HSBC tries to dispel ‘banking dinosaur myth’

A new report from HSBC has argued that the common narrative - which portrays traditional banks as lumbering dinosaurs ripe for extinction by a combination of insurgent FinTech startups and tech giants - is false.

Its new Banking in the Future report admitted that this is an attractive analysis, because it pits different types of organisations against one another in a winner takes all scenario. “But change is far more likely to come about through partnerships between the established banks and the technology sector.”

The ‘banks-as-dinosaurs’ argument rests on the assumption that financial services companies have ignored technology’s potential to provide cheaper, faster and more convenient services as the world around them has been transformed – something the report stated was “highly questionable”.

The past decade has seen banks invest billions of dollars in growth and digital transformation, although HSBC accepted “there is still a lot more room for improvement”, so banks are increasingly reaching out to FinTech startups to leverage innovative thinking and agile ways of developing new services and customer-oriented value propositions.

“Often the relationship is more collaborative than combative,” the paper stated. “While the FinTech sector has not gone through significant consolidation yet – mainly due to ample venture capital and other funding opportunities still available at large hubs in London, New York, Hong Kong and Singapore – many founders and CEOs of these startups are now looking to partner with the larger banks rather than compete against them.”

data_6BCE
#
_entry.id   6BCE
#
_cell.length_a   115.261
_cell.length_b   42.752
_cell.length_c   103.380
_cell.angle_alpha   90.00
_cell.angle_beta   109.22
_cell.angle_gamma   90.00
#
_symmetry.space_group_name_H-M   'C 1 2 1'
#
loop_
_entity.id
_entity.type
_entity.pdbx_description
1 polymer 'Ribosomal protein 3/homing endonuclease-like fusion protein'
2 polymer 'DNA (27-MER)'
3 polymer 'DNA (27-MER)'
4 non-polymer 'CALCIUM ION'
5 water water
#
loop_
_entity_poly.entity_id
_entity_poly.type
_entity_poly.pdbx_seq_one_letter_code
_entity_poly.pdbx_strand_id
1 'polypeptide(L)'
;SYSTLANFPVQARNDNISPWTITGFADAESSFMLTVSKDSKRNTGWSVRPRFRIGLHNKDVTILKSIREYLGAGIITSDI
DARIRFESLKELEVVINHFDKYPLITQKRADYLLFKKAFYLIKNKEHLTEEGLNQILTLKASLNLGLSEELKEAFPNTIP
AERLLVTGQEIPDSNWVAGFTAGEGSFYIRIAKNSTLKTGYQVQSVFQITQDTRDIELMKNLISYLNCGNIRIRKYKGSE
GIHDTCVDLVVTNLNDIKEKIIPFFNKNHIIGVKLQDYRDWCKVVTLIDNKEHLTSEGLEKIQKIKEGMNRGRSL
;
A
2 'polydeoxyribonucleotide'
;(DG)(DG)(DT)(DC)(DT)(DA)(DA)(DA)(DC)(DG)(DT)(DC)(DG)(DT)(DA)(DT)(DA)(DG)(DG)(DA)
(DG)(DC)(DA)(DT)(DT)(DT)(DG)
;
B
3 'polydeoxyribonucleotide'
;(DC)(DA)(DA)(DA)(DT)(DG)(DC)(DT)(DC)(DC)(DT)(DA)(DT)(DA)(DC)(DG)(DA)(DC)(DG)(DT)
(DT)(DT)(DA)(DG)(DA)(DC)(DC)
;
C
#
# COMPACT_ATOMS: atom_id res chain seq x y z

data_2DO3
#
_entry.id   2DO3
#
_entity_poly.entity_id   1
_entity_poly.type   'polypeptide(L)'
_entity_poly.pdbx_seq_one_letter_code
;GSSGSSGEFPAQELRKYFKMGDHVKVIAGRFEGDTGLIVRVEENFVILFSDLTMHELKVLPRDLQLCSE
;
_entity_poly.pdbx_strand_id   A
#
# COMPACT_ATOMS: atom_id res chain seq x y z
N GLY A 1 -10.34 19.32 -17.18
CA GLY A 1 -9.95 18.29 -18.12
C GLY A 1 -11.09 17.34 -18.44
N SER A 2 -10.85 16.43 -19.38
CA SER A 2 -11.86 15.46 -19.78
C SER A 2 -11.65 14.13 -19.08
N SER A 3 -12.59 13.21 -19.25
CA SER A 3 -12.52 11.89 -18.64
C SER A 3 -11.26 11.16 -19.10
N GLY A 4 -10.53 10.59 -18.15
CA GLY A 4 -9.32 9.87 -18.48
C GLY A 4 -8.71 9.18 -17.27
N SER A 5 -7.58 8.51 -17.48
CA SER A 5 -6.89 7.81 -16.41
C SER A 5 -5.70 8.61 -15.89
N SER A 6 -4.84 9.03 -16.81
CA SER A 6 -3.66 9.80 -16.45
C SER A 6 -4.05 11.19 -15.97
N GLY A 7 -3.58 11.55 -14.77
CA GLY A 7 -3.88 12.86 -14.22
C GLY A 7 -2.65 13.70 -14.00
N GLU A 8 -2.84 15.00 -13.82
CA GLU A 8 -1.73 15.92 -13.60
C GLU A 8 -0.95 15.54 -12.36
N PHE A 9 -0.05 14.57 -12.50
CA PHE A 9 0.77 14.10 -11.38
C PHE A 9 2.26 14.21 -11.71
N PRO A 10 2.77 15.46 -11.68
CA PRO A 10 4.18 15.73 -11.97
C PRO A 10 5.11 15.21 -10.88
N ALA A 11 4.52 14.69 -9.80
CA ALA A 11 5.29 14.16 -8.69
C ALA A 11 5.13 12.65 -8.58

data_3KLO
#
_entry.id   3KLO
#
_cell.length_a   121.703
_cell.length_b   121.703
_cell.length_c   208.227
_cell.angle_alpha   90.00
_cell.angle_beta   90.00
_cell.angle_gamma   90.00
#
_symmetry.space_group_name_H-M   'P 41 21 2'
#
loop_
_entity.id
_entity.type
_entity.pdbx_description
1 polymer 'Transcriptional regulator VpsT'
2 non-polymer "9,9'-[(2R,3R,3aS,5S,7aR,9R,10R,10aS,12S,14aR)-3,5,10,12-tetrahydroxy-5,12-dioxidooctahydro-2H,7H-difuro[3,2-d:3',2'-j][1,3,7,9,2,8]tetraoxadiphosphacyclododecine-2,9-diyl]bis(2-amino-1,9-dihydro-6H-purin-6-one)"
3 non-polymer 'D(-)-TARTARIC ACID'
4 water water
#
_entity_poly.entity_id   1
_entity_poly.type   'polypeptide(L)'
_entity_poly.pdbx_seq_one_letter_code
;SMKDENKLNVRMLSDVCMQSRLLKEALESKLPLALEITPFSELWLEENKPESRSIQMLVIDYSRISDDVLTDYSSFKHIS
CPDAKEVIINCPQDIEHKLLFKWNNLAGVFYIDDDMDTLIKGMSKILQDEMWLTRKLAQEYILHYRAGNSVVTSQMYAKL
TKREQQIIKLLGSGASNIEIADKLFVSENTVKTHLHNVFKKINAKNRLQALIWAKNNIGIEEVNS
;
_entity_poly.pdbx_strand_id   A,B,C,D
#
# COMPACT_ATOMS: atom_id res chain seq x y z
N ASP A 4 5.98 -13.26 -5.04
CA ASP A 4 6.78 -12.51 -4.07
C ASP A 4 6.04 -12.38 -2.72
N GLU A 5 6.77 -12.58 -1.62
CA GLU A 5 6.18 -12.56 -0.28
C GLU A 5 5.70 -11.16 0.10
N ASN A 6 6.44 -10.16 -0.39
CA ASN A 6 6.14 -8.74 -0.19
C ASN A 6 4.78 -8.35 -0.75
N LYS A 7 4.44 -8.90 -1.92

In the UK, HSBC partnered with Nexus to apply machine learning to automate mortgage processes, while across its global network, the bank now has 1,600 robotics devices which processed 11.5 million transactions in 2018 – a ten-fold annual increase.

The changing environment and competitor landscape may mean that traditional banks will need to compete differently as well, providing banking services into an ecosystem of ‘experience providers’ - including tech giants for example - while still maintaining customer engagement across proliferating touchpoints, the report stated.

Casting the net wider than FinTech partnerships, the report suggested that in the future banks will move to more service-based models, not be bound to specific customer propositions such as mortgages, loans, savings and investment.

“Selling financial services will come closer to the transactions and interactions that matter to customers – in certain circumstances this will actually become invisible to consumers, working in the background, as they learn to trust their bank more with automated provisions,” the report read, adding that the rapid adoption of technologies like 5G and the Internet of Things will reinforce and accelerate this trend, as richer personal data will be communicated and calculated more quickly and closer to the source.

Josh Bottomley, global head of digital, data and development at HSBC, pointed out that 87 per cent of its global retail banking transactions are now digital. “We are investing heavily in technology across the group to meet customers’ expectations, manage risks even more effectively, and at the same time, make our business more efficient.

In the first half of 2019, the bank made a global investment of $2.2 billion, up 17 per cent compared with the first half of 2018, on near and medium-term initiatives to grow the business and enhance digital capabilities.

Among the predictions was a forecast on the impact of blockchain and crypto assets challenging the role and traditional notions of money, as well as the functioning of banks and central banks.

“It is difficult to envision the wide adoption of native cryptocurrencies - that lack any asset-backing and issuer - due to the monetary risks and potential legal consequences,” it concluded.

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